I want Justice Now.
Or, more accurately, I want to have had Justice Now last Monday about 12:45 in the p.m., and I'm already through the tunnel into East Boston, which gives me time enough to get to Suffolk Downs to put all the money in my wallet on Justice Now in the first.
At 86-1, Justice Now, running with a herd of forgettable $4,500 to $5000 claimers, came from sixth, closed hard over the last of six furlongs, and beat My Advantage by a head to pay $173.40 for a $2.
A whispered hint...a goofy notion...anything that nudges me out of my chair and away from the desk and the telephone and the word processor, anything that urges me out to the track which, on a cold Monday, one of the last, mad shopping days, had to be nearly empty, serene in the strange way of an outdoor sport on an indoor day...my friend, what a Christmas gift it would have been.
The perfecta, Justice Now and the second horse, My Advantage, paid over $1,200. The trifecta was good for $27,201. But don't misunderstand me. I'm not greedy. I'd have settled for nothing more than Justice Now.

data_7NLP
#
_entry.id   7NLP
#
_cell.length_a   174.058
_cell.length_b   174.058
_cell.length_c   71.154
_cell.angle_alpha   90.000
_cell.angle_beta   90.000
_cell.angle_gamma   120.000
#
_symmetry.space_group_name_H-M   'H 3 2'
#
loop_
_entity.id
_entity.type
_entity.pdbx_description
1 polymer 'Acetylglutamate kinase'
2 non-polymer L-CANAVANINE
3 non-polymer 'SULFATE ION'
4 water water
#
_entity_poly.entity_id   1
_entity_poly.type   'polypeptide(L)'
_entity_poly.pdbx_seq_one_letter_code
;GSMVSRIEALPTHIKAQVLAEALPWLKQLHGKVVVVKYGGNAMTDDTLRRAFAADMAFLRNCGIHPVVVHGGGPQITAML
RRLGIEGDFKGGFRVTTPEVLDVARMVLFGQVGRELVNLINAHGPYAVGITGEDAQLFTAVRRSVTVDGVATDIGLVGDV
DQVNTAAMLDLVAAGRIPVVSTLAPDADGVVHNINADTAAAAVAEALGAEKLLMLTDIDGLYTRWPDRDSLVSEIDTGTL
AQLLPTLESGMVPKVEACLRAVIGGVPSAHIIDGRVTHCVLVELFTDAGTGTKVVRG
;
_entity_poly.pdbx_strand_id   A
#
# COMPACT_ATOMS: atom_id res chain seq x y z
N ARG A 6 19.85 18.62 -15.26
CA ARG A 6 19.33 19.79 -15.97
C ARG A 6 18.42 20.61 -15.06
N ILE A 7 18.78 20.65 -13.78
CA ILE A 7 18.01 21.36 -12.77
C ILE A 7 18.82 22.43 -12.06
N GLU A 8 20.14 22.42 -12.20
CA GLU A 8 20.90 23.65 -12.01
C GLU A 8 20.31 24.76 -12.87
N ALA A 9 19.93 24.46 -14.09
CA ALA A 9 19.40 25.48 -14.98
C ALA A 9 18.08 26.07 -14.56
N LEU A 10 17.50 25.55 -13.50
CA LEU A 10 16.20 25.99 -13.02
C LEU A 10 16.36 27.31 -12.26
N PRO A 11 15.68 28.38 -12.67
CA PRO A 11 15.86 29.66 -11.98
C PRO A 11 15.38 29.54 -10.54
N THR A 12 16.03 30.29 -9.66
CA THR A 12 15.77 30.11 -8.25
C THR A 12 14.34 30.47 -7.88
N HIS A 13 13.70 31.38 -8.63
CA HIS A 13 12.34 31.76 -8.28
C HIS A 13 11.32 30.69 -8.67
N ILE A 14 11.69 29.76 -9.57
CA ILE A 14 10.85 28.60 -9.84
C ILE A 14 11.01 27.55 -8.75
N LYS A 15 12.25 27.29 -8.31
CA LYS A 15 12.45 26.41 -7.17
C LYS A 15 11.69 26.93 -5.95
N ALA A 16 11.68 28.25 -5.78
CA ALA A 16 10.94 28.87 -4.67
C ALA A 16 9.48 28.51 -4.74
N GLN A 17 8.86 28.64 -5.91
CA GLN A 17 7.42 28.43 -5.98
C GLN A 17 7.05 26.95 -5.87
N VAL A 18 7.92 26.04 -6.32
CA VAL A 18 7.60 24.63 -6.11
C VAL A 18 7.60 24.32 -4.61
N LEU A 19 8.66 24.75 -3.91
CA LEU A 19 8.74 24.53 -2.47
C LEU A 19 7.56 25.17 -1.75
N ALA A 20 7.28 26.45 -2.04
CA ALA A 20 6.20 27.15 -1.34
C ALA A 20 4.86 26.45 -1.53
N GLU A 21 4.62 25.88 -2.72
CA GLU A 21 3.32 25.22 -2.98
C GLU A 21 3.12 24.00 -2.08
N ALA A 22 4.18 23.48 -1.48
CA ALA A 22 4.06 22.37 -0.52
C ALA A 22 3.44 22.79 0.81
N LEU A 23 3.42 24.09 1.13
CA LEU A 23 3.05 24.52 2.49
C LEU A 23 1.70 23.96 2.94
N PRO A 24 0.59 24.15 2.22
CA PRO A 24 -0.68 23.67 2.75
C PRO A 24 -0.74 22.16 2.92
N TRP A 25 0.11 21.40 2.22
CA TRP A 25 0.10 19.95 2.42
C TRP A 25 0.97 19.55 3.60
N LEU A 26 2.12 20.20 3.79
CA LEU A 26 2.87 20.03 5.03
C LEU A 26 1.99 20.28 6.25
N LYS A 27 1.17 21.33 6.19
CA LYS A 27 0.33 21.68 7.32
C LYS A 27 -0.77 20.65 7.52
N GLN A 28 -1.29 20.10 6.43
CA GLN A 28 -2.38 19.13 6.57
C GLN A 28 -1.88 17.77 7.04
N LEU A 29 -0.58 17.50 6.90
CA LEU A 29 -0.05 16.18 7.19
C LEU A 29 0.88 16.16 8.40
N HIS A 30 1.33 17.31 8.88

On some future morning I will open up the sports section. I'll idly glance at the thoroughbred charts to see who's running at the local oval, and there the news will be. I'll find the glowing possibility of...oh, I don't know...fair play. World peace. Equal rights. Right there in the small print I'll find war no more. Open opportunity. Feed the poor. Or maybe...share the wealth. Charity's day. Nobody hungry.
Or maybe not. Maybe Monday was my shot. I didn't interrupt my routine for Justice Now. Maybe I'd have missed 'em all. Free food. Empty shelters. Brave struggle. Maybe, secure in a routine, I'll always miss 'em all. I hope not. I'll try to be paying attention next time.
This program aired on December 20, 2002. The audio for this program is not available.